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Ann Hum Genet. Author manuscript; available in PMC 2010 September 1.

Published in final edited form as:

Published online 2009 July 20. doi: 10.1111/j.1469-1809.2009.00536.x

PMCID: PMC2747372

NIHMSID: NIHMS134789

Youfang Liu,^{1} Yi-Ju Li,^{2,}^{3} Glen A. Satten,^{4} Andrew S. Allen,^{3} and Jung-Ying Tzeng^{1,}^{§}

The publisher's final edited version of this article is available at Ann Hum Genet

See other articles in PMC that cite the published article.

Association methods based on haplotype similarity (HS) can overcome power and stability issues encountered in standard haplotype analyses. Current HS methods can be generally classified into evolutionary and two-sample approaches. We propose a new regression-based HS association method for case-control studies that incorporates covariate information and combines the advantages of the two classes of approaches by using inferred ancestral haplotypes. We first estimate the ancestral haplotypes of case individuals and then, for each individual, an ancestral-haplotype-based similarity score is computed by comparing that individual’s observed genotype with the estimated ancestral haplotypes. Trait values are then regressed on the similarity scores. Covariates can easily be incorporated into this regression framework. To account for the bias in the raw p-values due to the use of case data in constructing ancestral haplotypes, as well as to account for variation in ancestral haplotype estimation, a permutation procedure is adopted to obtain empirical p-values. Compared with the standard haplotype score test and the multilocus T^{2} test, our method improves power when neither the allele frequency nor linkage disequilibrium between the disease locus and its neighboring SNPs is too low and is comparable in other scenarios. We applied our method to the Genetic Analysis Workshop 15 simulated SNP data and successfully pinpointed a stretch of SNPs that covers the fine-scale region where the causal locus is located.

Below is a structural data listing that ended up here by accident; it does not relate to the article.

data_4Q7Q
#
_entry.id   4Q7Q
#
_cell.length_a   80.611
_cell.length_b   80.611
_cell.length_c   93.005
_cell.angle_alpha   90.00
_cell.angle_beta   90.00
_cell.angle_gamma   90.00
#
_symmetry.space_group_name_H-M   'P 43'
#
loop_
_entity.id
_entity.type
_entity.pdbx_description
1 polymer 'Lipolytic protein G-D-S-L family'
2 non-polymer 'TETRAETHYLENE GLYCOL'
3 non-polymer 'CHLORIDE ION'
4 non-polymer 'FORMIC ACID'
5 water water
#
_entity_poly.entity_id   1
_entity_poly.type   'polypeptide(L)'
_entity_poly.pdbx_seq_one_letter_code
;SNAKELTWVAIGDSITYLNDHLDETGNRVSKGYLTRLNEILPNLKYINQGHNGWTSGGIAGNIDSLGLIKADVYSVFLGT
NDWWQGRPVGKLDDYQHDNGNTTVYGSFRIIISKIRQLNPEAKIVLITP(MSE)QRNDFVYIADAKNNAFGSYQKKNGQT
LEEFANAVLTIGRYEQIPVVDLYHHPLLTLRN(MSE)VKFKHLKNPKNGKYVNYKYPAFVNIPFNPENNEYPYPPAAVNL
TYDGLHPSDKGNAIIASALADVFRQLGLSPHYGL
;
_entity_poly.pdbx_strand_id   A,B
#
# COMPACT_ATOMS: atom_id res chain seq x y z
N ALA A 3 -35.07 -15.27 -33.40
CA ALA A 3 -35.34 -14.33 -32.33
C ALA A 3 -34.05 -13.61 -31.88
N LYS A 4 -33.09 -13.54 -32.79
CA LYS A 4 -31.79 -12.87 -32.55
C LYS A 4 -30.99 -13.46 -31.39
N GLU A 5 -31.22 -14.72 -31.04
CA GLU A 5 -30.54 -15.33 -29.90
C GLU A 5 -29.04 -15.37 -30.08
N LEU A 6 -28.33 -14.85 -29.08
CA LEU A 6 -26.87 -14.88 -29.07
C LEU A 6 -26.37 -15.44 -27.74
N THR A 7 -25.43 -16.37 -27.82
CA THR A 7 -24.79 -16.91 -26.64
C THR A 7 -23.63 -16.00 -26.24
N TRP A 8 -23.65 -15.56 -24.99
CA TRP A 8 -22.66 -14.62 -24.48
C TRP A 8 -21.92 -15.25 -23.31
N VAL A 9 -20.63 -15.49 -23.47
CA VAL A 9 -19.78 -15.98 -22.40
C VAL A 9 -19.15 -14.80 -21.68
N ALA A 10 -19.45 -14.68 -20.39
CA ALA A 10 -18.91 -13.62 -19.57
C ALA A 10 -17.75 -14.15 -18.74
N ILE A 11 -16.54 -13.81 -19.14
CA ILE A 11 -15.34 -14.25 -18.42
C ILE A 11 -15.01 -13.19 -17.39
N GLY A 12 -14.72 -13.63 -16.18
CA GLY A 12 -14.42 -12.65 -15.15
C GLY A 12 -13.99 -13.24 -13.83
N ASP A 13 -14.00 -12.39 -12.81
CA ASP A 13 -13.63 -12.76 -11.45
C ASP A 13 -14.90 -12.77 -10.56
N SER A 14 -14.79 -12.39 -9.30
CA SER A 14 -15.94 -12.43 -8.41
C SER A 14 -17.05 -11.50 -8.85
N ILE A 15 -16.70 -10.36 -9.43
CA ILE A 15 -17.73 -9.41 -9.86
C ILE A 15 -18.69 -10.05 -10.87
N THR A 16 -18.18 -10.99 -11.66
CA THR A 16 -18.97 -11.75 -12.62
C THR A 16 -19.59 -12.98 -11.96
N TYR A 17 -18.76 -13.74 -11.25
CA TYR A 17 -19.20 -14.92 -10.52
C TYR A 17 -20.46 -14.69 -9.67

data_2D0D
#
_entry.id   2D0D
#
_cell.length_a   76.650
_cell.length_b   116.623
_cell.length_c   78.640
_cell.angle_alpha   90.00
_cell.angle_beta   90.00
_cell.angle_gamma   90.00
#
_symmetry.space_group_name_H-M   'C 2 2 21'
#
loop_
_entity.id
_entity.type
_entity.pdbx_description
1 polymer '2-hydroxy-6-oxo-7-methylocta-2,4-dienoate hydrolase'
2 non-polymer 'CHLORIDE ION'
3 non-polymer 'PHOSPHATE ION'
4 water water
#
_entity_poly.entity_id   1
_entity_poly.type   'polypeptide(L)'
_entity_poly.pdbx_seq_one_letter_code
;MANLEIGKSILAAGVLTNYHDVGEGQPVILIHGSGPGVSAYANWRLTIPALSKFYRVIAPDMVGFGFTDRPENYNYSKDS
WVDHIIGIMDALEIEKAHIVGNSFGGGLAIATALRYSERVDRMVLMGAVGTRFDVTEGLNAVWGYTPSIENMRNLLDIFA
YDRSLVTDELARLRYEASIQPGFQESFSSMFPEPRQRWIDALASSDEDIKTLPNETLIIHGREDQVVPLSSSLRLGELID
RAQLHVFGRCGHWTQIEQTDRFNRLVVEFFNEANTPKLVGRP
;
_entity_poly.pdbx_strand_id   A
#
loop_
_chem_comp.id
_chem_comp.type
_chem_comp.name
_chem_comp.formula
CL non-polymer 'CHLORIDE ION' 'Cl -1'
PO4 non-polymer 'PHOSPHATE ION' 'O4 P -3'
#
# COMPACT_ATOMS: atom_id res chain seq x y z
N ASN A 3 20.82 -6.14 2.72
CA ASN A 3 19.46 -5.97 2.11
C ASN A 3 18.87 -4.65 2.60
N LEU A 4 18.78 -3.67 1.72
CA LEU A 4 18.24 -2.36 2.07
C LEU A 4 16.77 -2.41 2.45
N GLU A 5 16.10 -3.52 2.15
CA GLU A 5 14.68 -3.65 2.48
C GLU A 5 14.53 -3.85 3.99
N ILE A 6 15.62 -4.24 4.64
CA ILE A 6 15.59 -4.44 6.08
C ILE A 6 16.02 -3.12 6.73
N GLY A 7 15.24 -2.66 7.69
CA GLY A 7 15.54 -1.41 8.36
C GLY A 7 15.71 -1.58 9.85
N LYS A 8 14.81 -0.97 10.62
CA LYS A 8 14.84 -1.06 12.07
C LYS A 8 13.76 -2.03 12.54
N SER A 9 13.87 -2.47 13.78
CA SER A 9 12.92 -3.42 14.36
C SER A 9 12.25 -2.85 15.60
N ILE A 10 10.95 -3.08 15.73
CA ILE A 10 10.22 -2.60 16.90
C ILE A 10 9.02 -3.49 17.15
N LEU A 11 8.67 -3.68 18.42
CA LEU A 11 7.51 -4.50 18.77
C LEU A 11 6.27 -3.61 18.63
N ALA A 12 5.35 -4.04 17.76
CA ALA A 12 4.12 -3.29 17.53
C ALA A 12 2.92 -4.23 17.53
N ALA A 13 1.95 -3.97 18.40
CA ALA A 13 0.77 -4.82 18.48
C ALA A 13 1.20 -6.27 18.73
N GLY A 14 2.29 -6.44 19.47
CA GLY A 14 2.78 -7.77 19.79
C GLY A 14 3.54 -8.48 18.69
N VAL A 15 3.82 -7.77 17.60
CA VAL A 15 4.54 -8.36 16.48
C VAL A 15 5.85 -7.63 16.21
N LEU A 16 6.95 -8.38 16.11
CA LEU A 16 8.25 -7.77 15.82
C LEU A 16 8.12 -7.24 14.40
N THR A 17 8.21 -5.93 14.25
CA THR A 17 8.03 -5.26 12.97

Association analysis of case-control studies is becoming the primary approach for localizing disease loci, especially for detecting genes with modest effects on a disease. To assess the association between genetic variants and disease, one can either test individual SNPs or the haplotypes of closely linked SNPs. Although studies of their relative efficiency revealed varying conclusions, it is generally appreciated that haplotype-based analyses have greater power when SNPs are in strong multilocus LD with the disease locus (Akey et al., 2001; Nielsen et al. 2004; Zaitlen et al. 2007), and are helpful in identifying rare causal variants (The International HapMap Consortium, 2003; de Bakker et al. 2005). However, the practical potential of haplotype-based analysis may not be fully realized due to difficulties balancing the dimensionality of the haplotypes with the amount of information they contain (e.g., Thomas et al. 2003; Browning, 2006). This high dimensionality can often lead to a loss of power.

Many approaches have been proposed to tackle the dimensionality problem implicit in haplotype-based methods. Most methods can be broadly grouped into three categories: haplotype clustering, haplotype smoothing, and haplotype similarity. Haplotype clustering (Seltman et al. 2003; Molitor et al. 2003a; Durrant et al. 2004; Tzeng, 2005; Tzeng et al. 2006; Browning, 2006) attempts to decrease the dimensionality of the problem by clustering evolutionarily close haplotypes into groups. Haplotype smoothing (Thomas et al., 2001; Thomas et al. 2003; Molitor et al. 2003b; Schaid, 2004; Tzeng and Zhang, 2007) pools information across haplotypes by introducing a correlation structure on the effect of similar haplotypes. Both haplotype clustering and smoothing use measures of haplotype similarity in forming clusters or pooling haplotype effects, but the focus of the analysis is on the clusters or pooled effects. In contrast, haplotype similarity methods (e.g., Houwen et al. 1994; McPeek and Strahs, 1999; Su et al. 2008) focus directly on the similarity metric and look for unusual sharing of chromosomal segments within homogeneous trait groups. In this study, we focus on the haplotype-similarity approach and introduce a method that aims to capture the merits of current similarity methods while also being able to incorporate covariate information.